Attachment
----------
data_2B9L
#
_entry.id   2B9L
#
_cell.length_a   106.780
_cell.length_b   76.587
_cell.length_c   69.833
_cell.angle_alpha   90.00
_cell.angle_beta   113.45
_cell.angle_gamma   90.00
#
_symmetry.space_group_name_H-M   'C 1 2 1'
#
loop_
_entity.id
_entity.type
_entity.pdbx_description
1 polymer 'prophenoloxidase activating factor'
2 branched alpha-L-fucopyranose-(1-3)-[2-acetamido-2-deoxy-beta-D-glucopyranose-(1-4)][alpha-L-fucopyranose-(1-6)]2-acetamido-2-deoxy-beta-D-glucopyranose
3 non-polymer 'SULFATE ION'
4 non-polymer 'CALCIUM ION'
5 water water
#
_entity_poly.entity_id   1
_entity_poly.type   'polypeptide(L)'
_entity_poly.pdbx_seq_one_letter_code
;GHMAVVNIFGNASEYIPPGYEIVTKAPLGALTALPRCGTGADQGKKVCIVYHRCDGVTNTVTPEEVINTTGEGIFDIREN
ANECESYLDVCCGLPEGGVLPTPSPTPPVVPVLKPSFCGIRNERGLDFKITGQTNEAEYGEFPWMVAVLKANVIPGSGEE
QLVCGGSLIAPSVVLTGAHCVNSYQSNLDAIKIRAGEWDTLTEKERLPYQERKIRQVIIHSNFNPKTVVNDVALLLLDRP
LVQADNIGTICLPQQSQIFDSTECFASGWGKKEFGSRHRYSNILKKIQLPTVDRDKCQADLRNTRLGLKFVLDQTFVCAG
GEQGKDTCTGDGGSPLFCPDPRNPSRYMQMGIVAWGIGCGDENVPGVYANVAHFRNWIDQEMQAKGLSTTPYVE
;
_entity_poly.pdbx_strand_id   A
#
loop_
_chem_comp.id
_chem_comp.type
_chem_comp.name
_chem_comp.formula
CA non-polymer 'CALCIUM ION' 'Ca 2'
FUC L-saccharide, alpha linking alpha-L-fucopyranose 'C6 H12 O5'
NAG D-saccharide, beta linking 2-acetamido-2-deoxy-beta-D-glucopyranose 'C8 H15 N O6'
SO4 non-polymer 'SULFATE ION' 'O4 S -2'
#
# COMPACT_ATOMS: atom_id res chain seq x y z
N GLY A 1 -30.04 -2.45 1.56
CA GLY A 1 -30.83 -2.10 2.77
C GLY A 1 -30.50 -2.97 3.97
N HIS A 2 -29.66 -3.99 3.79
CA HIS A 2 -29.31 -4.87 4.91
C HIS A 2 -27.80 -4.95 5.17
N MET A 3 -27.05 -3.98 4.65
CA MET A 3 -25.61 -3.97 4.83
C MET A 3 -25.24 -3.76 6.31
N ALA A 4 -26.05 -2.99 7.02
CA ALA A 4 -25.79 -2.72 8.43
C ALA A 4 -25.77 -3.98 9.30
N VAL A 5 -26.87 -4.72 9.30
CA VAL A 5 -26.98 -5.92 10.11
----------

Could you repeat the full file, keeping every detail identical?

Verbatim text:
data_2B9L
#
_entry.id   2B9L
#
_cell.length_a   106.780
_cell.length_b   76.587
_cell.length_c   69.833
_cell.angle_alpha   90.00
_cell.angle_beta   113.45
_cell.angle_gamma   90.00
#
_symmetry.space_group_name_H-M   'C 1 2 1'
#
loop_
_entity.id
_entity.type
_entity.pdbx_description
1 polymer 'prophenoloxidase activating factor'
2 branched alpha-L-fucopyranose-(1-3)-[2-acetamido-2-deoxy-beta-D-glucopyranose-(1-4)][alpha-L-fucopyranose-(1-6)]2-acetamido-2-deoxy-beta-D-glucopyranose
3 non-polymer 'SULFATE ION'
4 non-polymer 'CALCIUM ION'
5 water water
#
_entity_poly.entity_id   1
_entity_poly.type   'polypeptide(L)'
_entity_poly.pdbx_seq_one_letter_code
;GHMAVVNIFGNASEYIPPGYEIVTKAPLGALTALPRCGTGADQGKKVCIVYHRCDGVTNTVTPEEVINTTGEGIFDIREN
ANECESYLDVCCGLPEGGVLPTPSPTPPVVPVLKPSFCGIRNERGLDFKITGQTNEAEYGEFPWMVAVLKANVIPGSGEE
QLVCGGSLIAPSVVLTGAHCVNSYQSNLDAIKIRAGEWDTLTEKERLPYQERKIRQVIIHSNFNPKTVVNDVALLLLDRP
LVQADNIGTICLPQQSQIFDSTECFASGWGKKEFGSRHRYSNILKKIQLPTVDRDKCQADLRNTRLGLKFVLDQTFVCAG
GEQGKDTCTGDGGSPLFCPDPRNPSRYMQMGIVAWGIGCGDENVPGVYANVAHFRNWIDQEMQAKGLSTTPYVE
;
_entity_poly.pdbx_strand_id   A
#
loop_
_chem_comp.id
_chem_comp.type
_chem_comp.name
_chem_comp.formula
CA non-polymer 'CALCIUM ION' 'Ca 2'
FUC L-saccharide, alpha linking alpha-L-fucopyranose 'C6 H12 O5'
NAG D-saccharide, beta linking 2-acetamido-2-deoxy-beta-D-glucopyranose 'C8 H15 N O6'
SO4 non-polymer 'SULFATE ION' 'O4 S -2'
#
# COMPACT_ATOMS: atom_id res chain seq x y z
N GLY A 1 -30.04 -2.45 1.56
CA GLY A 1 -30.83 -2.10 2.77
C GLY A 1 -30.50 -2.97 3.97
N HIS A 2 -29.66 -3.99 3.79
CA HIS A 2 -29.31 -4.87 4.91
C HIS A 2 -27.80 -4.95 5.17
N MET A 3 -27.05 -3.98 4.65
CA MET A 3 -25.61 -3.97 4.83
C MET A 3 -25.24 -3.76 6.31
N ALA A 4 -26.05 -2.99 7.02
CA ALA A 4 -25.79 -2.72 8.43
C ALA A 4 -25.77 -3.98 9.30
N VAL A 5 -26.87 -4.72 9.30
CA VAL A 5 -26.98 -5.92 10.11